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J.R. Schupp

Effects of chemical thinners on yield, fruit size, and fruit quality was studied in a commercial orchard in Milton, N.Y., on 6-year-old `Honeycrisp'/M.26 trees. The trees were planted at 1.8 × 3.6-m spacing with trickle irrigation and were trained to the vertical axis system. The treatments applied in a randomized complete-block design with four replications were an untreated control; carbaryl (Sevin XLR at 125 mL/100 L); NAA at 2.5 ppm, 5 ppm, or 7.5 ppm; NAA at 2.5 or 5 ppm plus carbaryl; and Accel (a.i. at 74 g·ha-1) plus carbaryl. Chemical thinners were applied to drip with an air-blast sprayer, when the largest fruit were 11.5 mm in diameter. Generally, thinning activity increased with increasing NAA concentration. The combination sprays of 5 ppm NAA plus carbaryl, and Accel plus carbaryl over-thinned `Honeycrisp'. Carbaryl alone was inconsistent. All thinning treatments increased fruit size relative to unthinned trees, with average fruit diameter exceeding 76 mm. `Honeycrisp' is a large-fruited cultivar that is easy to thin chemically at the traditional 10- to 12-mm growth stage. NAA at 2.5 or 5 ppm provided adequate thinning to produce fruit of good quality and size. If initial set is heavy and a stronger thinning response is desired, the combination of 2.5 ppm NAA plus carbaryl could be used. `Honeycrisp' appears to be very sensitive to Accel, when used in combination with Sevin XLR. Further research needed before Accel is used to thin `Honeycrisp'.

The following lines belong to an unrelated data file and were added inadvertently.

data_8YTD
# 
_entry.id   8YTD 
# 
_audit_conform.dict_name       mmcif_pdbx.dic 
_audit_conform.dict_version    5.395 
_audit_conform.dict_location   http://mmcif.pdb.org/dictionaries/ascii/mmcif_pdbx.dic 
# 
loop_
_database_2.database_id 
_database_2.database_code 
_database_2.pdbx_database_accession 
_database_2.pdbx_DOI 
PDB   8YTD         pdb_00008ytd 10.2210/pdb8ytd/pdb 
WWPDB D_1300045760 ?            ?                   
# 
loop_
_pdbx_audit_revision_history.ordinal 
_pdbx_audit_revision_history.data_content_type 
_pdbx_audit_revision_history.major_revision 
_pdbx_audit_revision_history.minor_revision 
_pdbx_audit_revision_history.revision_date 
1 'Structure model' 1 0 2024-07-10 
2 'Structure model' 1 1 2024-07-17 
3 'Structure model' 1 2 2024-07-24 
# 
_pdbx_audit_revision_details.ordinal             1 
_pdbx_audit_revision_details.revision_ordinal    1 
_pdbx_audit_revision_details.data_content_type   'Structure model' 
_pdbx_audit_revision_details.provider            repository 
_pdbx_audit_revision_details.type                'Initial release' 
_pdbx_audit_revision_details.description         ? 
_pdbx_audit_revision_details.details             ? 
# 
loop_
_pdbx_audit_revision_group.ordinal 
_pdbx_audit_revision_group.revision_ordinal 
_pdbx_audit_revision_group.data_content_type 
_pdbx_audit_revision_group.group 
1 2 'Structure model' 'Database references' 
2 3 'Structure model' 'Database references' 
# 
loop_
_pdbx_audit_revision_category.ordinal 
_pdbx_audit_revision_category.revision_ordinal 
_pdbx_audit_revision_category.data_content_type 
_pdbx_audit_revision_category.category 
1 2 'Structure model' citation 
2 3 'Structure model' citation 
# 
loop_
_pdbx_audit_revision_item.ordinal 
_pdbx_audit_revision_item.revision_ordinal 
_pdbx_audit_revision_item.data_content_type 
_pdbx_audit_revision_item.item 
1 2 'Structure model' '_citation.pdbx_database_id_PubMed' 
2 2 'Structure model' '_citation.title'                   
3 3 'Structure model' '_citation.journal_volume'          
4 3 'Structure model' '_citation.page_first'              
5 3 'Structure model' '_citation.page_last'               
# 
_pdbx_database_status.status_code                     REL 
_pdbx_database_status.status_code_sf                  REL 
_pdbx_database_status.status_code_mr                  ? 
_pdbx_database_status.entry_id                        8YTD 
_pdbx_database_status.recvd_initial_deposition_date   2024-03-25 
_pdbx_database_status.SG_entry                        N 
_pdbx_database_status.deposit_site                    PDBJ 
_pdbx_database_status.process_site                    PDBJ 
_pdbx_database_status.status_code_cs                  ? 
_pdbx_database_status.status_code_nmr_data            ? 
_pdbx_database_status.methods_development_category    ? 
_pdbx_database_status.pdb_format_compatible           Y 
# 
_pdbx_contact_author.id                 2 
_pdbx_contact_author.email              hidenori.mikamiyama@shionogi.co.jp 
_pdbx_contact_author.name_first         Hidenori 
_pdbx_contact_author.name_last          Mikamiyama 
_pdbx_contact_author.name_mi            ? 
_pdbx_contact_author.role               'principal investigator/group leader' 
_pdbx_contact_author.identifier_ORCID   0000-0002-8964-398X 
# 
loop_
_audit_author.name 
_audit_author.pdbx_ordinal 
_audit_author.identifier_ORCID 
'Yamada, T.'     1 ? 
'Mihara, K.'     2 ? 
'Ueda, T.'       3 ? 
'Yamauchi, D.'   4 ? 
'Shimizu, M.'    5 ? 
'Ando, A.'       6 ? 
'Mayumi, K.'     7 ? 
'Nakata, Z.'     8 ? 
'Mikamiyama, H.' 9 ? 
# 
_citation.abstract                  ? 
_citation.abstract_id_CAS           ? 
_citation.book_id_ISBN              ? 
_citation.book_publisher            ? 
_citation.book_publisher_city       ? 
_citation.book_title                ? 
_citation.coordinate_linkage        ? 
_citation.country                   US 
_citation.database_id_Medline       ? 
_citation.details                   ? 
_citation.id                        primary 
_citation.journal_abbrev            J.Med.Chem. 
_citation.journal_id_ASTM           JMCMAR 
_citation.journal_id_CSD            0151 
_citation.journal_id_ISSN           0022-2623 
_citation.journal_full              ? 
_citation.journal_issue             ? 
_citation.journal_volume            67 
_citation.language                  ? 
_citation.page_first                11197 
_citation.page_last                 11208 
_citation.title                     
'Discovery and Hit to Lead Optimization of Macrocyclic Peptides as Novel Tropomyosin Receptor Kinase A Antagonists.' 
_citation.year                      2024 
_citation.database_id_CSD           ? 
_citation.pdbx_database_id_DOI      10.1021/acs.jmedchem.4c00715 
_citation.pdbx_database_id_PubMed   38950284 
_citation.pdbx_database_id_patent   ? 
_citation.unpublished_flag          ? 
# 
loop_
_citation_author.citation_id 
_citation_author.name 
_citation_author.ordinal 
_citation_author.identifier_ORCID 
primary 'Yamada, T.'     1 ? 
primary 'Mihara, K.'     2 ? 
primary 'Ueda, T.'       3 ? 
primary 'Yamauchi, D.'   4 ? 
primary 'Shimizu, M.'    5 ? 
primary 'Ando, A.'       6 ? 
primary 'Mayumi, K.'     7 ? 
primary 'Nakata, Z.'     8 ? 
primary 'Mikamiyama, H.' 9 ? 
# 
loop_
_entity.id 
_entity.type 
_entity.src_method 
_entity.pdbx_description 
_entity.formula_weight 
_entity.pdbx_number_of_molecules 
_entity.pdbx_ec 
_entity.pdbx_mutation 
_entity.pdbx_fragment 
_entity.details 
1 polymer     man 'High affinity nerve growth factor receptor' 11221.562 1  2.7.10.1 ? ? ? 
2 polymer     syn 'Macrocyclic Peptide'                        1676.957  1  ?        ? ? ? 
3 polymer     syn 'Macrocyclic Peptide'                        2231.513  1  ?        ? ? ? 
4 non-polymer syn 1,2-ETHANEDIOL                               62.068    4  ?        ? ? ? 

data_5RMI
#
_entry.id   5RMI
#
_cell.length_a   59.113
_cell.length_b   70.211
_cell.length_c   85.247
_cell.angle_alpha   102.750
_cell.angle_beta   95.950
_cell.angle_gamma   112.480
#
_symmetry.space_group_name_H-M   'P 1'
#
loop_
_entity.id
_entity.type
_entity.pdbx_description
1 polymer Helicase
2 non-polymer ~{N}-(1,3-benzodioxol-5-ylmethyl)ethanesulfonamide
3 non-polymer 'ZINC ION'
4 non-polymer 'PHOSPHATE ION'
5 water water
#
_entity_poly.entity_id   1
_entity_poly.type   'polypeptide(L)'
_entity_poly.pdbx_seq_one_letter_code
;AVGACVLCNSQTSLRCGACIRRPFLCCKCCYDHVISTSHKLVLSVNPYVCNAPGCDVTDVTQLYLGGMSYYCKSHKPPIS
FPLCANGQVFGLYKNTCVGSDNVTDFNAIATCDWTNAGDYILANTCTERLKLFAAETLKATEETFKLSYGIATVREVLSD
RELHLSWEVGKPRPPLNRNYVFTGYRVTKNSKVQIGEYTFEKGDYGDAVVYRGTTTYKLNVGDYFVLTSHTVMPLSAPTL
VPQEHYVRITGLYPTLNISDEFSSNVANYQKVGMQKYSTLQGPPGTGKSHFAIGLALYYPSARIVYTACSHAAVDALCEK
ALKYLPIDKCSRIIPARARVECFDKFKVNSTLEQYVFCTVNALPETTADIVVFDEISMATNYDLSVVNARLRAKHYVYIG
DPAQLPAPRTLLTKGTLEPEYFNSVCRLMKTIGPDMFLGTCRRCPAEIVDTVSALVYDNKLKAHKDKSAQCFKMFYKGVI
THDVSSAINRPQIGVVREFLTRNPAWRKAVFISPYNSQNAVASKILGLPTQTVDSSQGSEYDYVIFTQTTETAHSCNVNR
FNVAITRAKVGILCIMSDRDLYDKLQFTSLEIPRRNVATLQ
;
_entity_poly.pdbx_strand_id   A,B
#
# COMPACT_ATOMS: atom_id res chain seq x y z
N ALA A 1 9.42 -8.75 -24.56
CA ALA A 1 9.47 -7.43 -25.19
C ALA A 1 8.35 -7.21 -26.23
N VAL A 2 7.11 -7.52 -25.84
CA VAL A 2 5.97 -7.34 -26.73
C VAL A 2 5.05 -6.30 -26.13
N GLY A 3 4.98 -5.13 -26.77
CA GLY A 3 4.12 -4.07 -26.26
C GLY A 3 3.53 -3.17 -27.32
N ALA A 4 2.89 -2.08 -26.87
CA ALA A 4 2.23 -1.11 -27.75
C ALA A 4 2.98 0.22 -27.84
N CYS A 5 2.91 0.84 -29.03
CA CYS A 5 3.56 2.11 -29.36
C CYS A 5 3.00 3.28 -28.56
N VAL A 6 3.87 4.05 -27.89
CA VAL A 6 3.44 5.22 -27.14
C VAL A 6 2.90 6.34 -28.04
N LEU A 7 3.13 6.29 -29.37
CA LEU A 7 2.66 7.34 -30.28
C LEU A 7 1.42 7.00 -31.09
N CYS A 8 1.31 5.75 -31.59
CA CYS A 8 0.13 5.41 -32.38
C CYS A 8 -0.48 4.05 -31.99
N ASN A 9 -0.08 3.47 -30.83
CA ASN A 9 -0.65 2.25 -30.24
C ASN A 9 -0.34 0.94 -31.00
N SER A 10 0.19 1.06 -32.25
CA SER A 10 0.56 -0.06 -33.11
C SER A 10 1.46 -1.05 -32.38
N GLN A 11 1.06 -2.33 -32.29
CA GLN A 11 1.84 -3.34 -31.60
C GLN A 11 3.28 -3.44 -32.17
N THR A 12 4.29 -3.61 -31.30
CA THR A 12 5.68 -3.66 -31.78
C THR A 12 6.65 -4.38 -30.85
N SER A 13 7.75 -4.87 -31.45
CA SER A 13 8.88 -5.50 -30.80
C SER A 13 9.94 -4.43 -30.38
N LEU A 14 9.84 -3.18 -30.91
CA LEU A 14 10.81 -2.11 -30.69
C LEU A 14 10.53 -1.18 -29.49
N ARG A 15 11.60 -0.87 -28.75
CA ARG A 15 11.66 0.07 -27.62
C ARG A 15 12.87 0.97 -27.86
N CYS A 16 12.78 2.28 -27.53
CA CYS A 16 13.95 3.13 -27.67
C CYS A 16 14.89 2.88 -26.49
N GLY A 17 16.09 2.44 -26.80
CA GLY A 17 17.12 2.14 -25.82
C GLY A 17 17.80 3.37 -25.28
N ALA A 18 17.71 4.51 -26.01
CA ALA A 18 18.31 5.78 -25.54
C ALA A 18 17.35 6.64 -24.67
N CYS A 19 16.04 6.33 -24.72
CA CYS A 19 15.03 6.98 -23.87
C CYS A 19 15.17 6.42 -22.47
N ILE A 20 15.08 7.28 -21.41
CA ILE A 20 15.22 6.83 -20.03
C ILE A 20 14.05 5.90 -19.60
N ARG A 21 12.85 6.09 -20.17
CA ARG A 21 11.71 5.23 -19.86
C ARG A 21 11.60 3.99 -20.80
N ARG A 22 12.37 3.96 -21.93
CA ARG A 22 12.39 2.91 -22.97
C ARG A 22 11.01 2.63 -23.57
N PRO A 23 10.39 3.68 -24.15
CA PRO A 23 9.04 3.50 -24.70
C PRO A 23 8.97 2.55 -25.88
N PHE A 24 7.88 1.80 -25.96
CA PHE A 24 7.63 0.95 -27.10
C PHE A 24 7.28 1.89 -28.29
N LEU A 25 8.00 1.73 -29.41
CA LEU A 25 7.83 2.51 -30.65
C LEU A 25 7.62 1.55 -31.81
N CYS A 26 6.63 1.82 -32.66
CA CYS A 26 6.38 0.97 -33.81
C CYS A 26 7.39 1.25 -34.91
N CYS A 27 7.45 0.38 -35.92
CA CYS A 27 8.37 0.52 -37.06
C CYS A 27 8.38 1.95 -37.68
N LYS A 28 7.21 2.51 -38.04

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Duane W. Greene